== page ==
Comparing novel shotgun DNA sequencing and state-of-the-art proteomics approaches for authentication of fish species in mixed samples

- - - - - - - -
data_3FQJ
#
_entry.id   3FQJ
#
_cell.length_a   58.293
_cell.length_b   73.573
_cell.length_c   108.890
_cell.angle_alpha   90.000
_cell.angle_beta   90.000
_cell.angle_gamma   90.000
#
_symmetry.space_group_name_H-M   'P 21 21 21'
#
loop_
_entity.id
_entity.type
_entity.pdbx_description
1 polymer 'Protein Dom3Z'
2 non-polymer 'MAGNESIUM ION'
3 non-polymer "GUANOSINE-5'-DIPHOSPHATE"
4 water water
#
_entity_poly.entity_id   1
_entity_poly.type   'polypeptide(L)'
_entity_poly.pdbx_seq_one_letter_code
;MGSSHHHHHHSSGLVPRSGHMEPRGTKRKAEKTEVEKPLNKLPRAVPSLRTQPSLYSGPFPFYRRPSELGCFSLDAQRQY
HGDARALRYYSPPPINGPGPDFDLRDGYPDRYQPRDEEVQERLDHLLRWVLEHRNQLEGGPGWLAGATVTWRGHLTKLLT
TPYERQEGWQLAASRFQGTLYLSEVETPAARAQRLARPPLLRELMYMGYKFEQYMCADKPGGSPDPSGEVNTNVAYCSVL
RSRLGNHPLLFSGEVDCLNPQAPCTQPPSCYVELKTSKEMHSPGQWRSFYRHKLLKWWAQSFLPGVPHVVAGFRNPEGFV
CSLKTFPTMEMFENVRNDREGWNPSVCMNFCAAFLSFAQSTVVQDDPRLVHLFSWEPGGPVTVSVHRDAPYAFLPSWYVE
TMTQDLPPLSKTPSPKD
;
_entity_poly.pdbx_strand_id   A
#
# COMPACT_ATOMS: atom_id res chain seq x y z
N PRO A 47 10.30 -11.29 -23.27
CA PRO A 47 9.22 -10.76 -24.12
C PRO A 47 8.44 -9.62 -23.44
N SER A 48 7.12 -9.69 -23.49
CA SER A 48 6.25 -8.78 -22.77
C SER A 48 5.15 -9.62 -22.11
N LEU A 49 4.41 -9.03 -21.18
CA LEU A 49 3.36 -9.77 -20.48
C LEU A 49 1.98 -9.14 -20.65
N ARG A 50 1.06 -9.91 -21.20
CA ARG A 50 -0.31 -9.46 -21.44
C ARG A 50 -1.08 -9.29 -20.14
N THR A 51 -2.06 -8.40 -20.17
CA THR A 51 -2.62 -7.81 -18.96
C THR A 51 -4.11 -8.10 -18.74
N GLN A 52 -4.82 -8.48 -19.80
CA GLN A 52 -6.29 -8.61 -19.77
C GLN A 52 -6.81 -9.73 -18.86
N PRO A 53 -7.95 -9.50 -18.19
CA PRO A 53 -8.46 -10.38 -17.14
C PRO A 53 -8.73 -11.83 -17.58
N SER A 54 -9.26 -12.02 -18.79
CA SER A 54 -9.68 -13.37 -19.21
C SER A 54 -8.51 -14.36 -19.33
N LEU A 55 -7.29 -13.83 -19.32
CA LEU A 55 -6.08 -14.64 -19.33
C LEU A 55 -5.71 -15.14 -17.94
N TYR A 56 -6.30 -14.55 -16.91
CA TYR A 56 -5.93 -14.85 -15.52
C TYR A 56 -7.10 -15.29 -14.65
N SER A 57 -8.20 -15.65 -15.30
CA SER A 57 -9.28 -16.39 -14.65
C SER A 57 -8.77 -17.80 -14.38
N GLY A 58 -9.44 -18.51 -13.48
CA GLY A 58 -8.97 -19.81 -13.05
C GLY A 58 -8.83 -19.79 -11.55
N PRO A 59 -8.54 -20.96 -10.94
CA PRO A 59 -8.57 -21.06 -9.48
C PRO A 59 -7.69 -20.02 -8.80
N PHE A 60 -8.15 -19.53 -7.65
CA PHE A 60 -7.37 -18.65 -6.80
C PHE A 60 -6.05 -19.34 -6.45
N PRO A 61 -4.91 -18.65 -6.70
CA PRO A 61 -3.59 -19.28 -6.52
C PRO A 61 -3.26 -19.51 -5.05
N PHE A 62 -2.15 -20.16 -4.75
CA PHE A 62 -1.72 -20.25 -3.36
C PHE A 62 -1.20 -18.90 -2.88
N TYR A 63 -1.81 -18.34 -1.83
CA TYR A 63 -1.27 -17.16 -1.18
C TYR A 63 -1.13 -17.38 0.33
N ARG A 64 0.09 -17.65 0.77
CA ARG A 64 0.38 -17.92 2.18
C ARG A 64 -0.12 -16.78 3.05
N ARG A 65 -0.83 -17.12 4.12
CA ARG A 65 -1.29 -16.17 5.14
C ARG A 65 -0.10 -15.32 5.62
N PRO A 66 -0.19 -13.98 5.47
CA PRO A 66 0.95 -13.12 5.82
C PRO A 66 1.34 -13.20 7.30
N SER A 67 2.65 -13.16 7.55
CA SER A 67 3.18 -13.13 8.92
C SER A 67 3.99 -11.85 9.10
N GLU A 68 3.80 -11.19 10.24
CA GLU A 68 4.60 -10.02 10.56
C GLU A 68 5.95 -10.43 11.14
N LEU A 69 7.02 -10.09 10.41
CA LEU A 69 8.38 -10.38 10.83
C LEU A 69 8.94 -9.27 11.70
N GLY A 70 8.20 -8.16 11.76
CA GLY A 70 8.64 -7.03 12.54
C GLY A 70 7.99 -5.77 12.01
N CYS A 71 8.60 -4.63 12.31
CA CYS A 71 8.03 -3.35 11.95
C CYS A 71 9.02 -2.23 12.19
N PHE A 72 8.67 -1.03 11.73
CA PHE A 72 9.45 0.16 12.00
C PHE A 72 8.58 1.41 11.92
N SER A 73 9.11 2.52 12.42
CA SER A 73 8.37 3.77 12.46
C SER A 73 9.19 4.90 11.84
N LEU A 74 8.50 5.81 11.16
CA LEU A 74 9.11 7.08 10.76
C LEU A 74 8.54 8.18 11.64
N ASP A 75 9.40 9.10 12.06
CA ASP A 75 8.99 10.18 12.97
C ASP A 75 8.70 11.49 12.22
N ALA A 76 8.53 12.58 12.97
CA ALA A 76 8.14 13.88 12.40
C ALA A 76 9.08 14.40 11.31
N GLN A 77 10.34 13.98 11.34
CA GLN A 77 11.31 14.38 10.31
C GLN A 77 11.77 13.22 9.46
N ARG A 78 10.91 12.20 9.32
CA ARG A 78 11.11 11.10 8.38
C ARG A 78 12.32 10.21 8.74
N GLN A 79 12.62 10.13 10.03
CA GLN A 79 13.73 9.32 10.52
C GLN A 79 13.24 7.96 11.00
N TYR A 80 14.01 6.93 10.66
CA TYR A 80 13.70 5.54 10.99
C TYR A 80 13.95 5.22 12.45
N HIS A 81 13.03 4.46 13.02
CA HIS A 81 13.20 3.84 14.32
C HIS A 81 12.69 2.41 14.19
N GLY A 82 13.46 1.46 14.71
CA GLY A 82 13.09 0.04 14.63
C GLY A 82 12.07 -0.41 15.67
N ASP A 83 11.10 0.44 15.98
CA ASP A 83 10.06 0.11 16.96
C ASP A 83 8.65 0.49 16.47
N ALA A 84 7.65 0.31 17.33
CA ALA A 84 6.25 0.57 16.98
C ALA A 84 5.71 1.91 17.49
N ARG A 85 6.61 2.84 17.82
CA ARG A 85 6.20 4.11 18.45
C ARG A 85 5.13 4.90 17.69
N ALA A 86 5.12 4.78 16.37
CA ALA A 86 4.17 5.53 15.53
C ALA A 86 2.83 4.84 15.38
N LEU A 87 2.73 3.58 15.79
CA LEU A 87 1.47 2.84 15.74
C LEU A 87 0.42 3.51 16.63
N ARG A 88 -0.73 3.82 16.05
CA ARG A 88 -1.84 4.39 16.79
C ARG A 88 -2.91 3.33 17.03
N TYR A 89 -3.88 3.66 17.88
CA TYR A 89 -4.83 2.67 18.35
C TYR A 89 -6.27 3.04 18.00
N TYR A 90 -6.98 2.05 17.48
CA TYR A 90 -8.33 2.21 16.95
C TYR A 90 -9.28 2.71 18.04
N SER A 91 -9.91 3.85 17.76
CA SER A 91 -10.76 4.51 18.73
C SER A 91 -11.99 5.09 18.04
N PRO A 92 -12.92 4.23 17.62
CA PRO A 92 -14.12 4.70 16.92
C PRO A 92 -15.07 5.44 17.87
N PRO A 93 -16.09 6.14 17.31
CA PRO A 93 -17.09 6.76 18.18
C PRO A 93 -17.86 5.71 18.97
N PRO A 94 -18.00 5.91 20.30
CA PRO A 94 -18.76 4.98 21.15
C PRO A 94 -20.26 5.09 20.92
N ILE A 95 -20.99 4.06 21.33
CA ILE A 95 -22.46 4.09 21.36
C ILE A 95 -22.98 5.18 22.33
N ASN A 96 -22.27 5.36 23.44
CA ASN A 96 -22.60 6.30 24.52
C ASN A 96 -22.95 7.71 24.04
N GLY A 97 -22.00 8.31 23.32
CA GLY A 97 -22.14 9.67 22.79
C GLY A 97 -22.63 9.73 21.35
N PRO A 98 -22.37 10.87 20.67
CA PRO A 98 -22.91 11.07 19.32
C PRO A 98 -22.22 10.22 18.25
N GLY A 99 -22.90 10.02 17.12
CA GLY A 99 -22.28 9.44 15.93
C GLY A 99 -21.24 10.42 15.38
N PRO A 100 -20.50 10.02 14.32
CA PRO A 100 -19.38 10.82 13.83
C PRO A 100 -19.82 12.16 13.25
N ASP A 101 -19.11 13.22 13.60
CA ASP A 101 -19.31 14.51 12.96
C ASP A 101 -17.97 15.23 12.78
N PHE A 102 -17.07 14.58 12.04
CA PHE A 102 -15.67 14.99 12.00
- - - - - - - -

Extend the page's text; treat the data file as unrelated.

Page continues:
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Replacement of high-value fish species with cheaper varieties or mislabelling of food unfit for human consumption is a global problem violating both consumers’ rights and safety. For distinguishing fish species in pure samples, DNA approaches are available; however, authentication and quantification of fish species in mixtures remains a challenge. In the present study, a novel high-throughput shotgun DNA sequencing approach applying masked reference libraries was developed and used for authentication and abundance calculations of fish species in mixed samples. Results demonstrate that the analytical protocol presented here can discriminate and predict relative abundances of different fish species in mixed samples with high accuracy. In addition to DNA analyses, shotgun proteomics tools based on direct spectra comparisons were employed on the same mixture. Similar to the DNA approach, the identification of individual fish species and the estimation of their respective relative abundances in a mixed sample also were feasible. Furthermore, the data obtained indicated that DNA sequencing using masked libraries predicted species-composition of the fish mixture with higher specificity, while at a taxonomic family level, relative abundances of the different species in the fish mixture were predicted with slightly higher accuracy using proteomics tools. Taken together, the results demonstrate that both DNA and protein-based approaches presented here can be used to efficiently tackle current challenges in feed and food authentication analyses.